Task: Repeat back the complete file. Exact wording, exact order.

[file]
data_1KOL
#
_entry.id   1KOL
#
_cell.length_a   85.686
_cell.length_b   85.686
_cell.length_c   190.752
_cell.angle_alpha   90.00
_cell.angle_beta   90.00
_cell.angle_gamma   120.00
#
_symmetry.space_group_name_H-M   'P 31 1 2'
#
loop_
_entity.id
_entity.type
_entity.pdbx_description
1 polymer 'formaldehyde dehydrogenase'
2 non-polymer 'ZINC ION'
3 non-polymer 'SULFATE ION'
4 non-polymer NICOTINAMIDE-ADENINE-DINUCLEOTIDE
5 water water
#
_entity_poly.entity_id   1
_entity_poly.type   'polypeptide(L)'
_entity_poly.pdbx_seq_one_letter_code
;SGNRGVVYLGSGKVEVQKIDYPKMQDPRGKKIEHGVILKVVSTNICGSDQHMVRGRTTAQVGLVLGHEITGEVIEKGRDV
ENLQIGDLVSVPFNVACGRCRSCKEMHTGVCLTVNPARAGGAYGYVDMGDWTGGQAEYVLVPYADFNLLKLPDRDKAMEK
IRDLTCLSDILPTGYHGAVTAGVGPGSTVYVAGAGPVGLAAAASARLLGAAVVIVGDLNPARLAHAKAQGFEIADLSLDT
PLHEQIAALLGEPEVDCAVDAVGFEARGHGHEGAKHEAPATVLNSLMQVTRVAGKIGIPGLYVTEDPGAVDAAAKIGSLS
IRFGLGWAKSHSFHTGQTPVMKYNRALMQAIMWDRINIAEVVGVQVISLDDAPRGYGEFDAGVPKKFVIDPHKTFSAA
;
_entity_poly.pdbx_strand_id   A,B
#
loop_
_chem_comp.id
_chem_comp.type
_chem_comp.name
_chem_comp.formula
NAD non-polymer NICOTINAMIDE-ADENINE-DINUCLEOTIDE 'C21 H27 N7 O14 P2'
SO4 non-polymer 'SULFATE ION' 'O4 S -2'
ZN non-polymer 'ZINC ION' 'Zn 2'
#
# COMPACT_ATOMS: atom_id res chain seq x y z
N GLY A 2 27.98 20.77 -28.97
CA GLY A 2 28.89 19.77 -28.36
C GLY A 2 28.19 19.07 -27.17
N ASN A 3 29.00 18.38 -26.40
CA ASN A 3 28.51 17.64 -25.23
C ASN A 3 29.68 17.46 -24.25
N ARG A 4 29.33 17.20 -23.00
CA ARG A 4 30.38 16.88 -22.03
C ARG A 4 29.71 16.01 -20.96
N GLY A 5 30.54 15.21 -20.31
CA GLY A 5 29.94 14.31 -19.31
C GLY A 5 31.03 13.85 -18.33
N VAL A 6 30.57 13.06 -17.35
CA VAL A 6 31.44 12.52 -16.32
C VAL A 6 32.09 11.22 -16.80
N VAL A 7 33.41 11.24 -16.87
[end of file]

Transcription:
data_1KOL
#
_entry.id   1KOL
#
_cell.length_a   85.686
_cell.length_b   85.686
_cell.length_c   190.752
_cell.angle_alpha   90.00
_cell.angle_beta   90.00
_cell.angle_gamma   120.00
#
_symmetry.space_group_name_H-M   'P 31 1 2'
#
loop_
_entity.id
_entity.type
_entity.pdbx_description
1 polymer 'formaldehyde dehydrogenase'
2 non-polymer 'ZINC ION'
3 non-polymer 'SULFATE ION'
4 non-polymer NICOTINAMIDE-ADENINE-DINUCLEOTIDE
5 water water
#
_entity_poly.entity_id   1
_entity_poly.type   'polypeptide(L)'
_entity_poly.pdbx_seq_one_letter_code
;SGNRGVVYLGSGKVEVQKIDYPKMQDPRGKKIEHGVILKVVSTNICGSDQHMVRGRTTAQVGLVLGHEITGEVIEKGRDV
ENLQIGDLVSVPFNVACGRCRSCKEMHTGVCLTVNPARAGGAYGYVDMGDWTGGQAEYVLVPYADFNLLKLPDRDKAMEK
IRDLTCLSDILPTGYHGAVTAGVGPGSTVYVAGAGPVGLAAAASARLLGAAVVIVGDLNPARLAHAKAQGFEIADLSLDT
PLHEQIAALLGEPEVDCAVDAVGFEARGHGHEGAKHEAPATVLNSLMQVTRVAGKIGIPGLYVTEDPGAVDAAAKIGSLS
IRFGLGWAKSHSFHTGQTPVMKYNRALMQAIMWDRINIAEVVGVQVISLDDAPRGYGEFDAGVPKKFVIDPHKTFSAA
;
_entity_poly.pdbx_strand_id   A,B
#
loop_
_chem_comp.id
_chem_comp.type
_chem_comp.name
_chem_comp.formula
NAD non-polymer NICOTINAMIDE-ADENINE-DINUCLEOTIDE 'C21 H27 N7 O14 P2'
SO4 non-polymer 'SULFATE ION' 'O4 S -2'
ZN non-polymer 'ZINC ION' 'Zn 2'
#
# COMPACT_ATOMS: atom_id res chain seq x y z
N GLY A 2 27.98 20.77 -28.97
CA GLY A 2 28.89 19.77 -28.36
C GLY A 2 28.19 19.07 -27.17
N ASN A 3 29.00 18.38 -26.40
CA ASN A 3 28.51 17.64 -25.23
C ASN A 3 29.68 17.46 -24.25
N ARG A 4 29.33 17.20 -23.00
CA ARG A 4 30.38 16.88 -22.03
C ARG A 4 29.71 16.01 -20.96
N GLY A 5 30.54 15.21 -20.31
CA GLY A 5 29.94 14.31 -19.31
C GLY A 5 31.03 13.85 -18.33
N VAL A 6 30.57 13.06 -17.35
CA VAL A 6 31.44 12.52 -16.32
C VAL A 6 32.09 11.22 -16.80
N VAL A 7 33.41 11.24 -16.87